This is a followup to my post Senate Democrats threaten the Supreme Court over the Second Amendment and inch us closer to CW2.0.
Just to gloat, I beat the pros to print, because when it comes to important and timely analysis, you dear readers know that legacy media is dead.
It reads like the unhinged conspiracy rantings of Leftist professor.
The Wall Street Journal’s statement was correct:
The not-so-amicus brief attacks the Federalist Society by name five times, as if the network of bookish conservative-leaning students and lawyers is responsible for swinging elections.
The brief doesn’t once mention the rule of law but instead refers entirely to political donations and polls.
To stem the growing public belief that its decisions are “motivated mainly by politics,” the Court should decline invitations like this to engage in “projects.” See Quinnipiac Poll, supra note 2 (showing fifty-five percent of Americans believe the Court is “motivated mainly by politics”).
The idea of a Supreme Court seat being a lifetime appointment was to divorce the court of politics. These Senators suggest that the court is supposed to consult polling data to determine how it should make decisions.
Petitioners’ effort did not emerge from a vacuum. The lead petitioner’s parent organization, the National Rifle Association (NRA), promoted the confirmation (and perhaps selection) of nominees to this Court who, it believed, would “break the tie” in Second Amendment cases. During last year’s confirmation proceedings, the NRA spent $1.2 million on television advertisements declaring exactly that: “Four liberal justices oppose your right to self defense,” the NRA claimed, “four justices support your right to self-defense. President Trump chose Brett Kavanaugh to break the tie. Your right to self defense depends on this vote.”
The Federalist Society for Law and Public Policy Studies published an article this spring describing what recent changes to the Court’s composition mean for this very case. That article observed that this Court had not accepted any Second Amendment cases for briefing and argument since its decision in McDonald v. City of Chicago, 561 U.S. 742 (2010).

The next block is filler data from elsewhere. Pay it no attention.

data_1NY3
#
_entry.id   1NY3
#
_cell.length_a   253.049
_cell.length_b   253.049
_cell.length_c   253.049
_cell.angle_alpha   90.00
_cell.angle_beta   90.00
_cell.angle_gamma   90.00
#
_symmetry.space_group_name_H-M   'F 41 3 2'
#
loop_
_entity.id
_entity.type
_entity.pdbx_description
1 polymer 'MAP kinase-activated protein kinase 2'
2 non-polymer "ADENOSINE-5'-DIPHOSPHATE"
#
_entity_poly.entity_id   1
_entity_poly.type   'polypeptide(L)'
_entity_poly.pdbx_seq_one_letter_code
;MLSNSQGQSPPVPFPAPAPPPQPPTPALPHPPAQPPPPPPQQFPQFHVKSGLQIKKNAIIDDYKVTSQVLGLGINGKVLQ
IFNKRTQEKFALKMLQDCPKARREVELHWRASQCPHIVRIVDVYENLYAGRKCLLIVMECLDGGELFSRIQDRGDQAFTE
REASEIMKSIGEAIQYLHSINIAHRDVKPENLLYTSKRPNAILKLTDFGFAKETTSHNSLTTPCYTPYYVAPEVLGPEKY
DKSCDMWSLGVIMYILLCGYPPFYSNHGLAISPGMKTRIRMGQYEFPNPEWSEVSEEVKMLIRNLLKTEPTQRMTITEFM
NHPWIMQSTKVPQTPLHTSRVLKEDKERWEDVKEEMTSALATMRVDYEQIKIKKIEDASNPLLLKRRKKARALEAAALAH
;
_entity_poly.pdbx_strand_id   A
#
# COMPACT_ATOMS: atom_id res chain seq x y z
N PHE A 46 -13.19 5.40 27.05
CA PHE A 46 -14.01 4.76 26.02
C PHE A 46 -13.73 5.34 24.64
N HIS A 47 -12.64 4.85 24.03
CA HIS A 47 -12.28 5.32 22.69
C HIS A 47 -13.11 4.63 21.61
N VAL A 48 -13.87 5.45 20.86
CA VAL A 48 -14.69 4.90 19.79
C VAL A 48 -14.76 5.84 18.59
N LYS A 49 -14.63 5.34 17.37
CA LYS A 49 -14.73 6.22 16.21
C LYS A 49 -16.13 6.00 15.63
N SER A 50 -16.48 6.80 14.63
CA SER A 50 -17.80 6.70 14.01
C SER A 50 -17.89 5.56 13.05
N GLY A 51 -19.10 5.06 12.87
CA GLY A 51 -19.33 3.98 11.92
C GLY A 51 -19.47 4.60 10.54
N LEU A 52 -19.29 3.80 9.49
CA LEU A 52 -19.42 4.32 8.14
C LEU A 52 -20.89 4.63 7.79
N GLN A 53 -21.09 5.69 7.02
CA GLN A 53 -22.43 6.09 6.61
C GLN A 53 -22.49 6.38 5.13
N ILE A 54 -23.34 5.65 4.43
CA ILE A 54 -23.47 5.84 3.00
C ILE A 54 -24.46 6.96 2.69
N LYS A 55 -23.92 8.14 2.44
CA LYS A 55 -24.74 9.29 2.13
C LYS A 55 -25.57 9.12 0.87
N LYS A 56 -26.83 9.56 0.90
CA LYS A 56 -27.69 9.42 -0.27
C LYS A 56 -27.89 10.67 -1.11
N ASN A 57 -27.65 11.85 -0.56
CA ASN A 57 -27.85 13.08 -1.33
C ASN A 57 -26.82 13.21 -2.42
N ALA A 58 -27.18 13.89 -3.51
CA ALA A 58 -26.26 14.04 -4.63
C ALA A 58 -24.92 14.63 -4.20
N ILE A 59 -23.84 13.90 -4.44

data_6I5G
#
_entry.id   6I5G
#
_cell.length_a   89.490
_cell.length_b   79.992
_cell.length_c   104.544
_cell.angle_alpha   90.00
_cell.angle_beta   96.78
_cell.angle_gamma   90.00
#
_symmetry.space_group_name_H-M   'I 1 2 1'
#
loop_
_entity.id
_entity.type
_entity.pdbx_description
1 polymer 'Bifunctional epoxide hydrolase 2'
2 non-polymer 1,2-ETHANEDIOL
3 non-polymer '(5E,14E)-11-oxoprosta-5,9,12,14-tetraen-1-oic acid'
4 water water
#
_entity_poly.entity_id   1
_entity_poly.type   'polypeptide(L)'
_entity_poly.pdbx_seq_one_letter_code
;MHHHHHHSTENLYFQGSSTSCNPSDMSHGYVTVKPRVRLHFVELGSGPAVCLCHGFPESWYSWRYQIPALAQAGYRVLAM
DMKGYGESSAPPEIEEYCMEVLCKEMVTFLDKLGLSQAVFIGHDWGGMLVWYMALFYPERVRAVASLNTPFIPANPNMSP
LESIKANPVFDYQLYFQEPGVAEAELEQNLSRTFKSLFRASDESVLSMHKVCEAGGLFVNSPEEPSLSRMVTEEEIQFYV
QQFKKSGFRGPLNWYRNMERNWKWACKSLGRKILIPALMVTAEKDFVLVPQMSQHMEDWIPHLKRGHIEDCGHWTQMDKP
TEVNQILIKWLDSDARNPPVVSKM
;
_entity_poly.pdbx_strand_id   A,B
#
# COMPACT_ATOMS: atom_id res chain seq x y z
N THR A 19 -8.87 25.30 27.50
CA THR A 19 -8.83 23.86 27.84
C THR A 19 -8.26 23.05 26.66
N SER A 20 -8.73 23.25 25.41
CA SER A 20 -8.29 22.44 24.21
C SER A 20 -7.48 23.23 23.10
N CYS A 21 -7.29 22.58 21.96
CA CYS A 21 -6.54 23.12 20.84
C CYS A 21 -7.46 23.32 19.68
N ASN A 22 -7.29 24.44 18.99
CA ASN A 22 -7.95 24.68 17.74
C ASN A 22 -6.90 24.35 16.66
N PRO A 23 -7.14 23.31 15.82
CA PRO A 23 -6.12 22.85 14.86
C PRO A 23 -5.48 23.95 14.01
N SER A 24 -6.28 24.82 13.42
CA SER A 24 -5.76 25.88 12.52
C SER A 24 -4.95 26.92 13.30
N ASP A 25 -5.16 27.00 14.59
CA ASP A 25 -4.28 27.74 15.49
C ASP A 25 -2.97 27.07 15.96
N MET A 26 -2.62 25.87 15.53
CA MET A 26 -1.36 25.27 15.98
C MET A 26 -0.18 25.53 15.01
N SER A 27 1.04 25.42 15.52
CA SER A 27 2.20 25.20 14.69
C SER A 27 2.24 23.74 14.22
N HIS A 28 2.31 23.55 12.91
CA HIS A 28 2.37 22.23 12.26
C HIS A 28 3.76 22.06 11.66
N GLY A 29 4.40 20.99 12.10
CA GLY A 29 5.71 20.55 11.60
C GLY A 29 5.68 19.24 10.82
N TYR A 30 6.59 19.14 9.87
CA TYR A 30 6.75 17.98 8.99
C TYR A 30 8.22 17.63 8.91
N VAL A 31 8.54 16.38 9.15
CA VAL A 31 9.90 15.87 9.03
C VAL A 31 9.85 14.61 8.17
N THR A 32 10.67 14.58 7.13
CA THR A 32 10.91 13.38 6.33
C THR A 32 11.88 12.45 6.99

But with Justice Kennedy retired, and after a multimillion-dollar campaign asserting his replacement would “break the tie,” that calculation changed. After “reject[ing] multiple certworthy cases since 2010,” the article continued, the Court, “with Justice Brett Kavanaugh now sitting in Justice Kennedy’s seat[,] has suddenly granted review in this case.” Id. That is “seen as evidence that this theory regarding Kennedy is correct, that the logjam has been cleared, and that the current case may be only the first of several over the coming years.”
This commentary is of particular note because it was published by an organization that has such a prominent role in the Republican Party’s efforts to shape the federal judiciary in favor of donor interests.
The Federalist Society’s Executive Vice President, Leonard Leo, has been linked to a million-dollar contribution to the NRA’s lobbying arm, and to a $250 million network largely funded by anonymous donors to promote right-wing causes and judicial nominees.
So the Federalist Society conspired with the NRA to put Kavanaugh on the bench as a replacement for Kennedy to blow open the doors of the Supreme Court to do the NRA’s bidding.
That is what they are asserting.
The influence effort directed at this Court has been industrialized. In this particular “project” to rewrite and expand the Second Amendment, petitioners are flanked by an army of nearly sixty amici. As usual, the true identities and funding sources of most of these amici are impossible to ascertain. Amicus groups claim status as “social welfare” organizations to keep their donor lists private, and this Court’s Rule 37.6 is ineffective at adding any meaningful transparency. Were there such transparency, this amicus army would likely be revealed as more akin to marionettes controlled by a puppet master than to a groundswell of support rallying to a cause.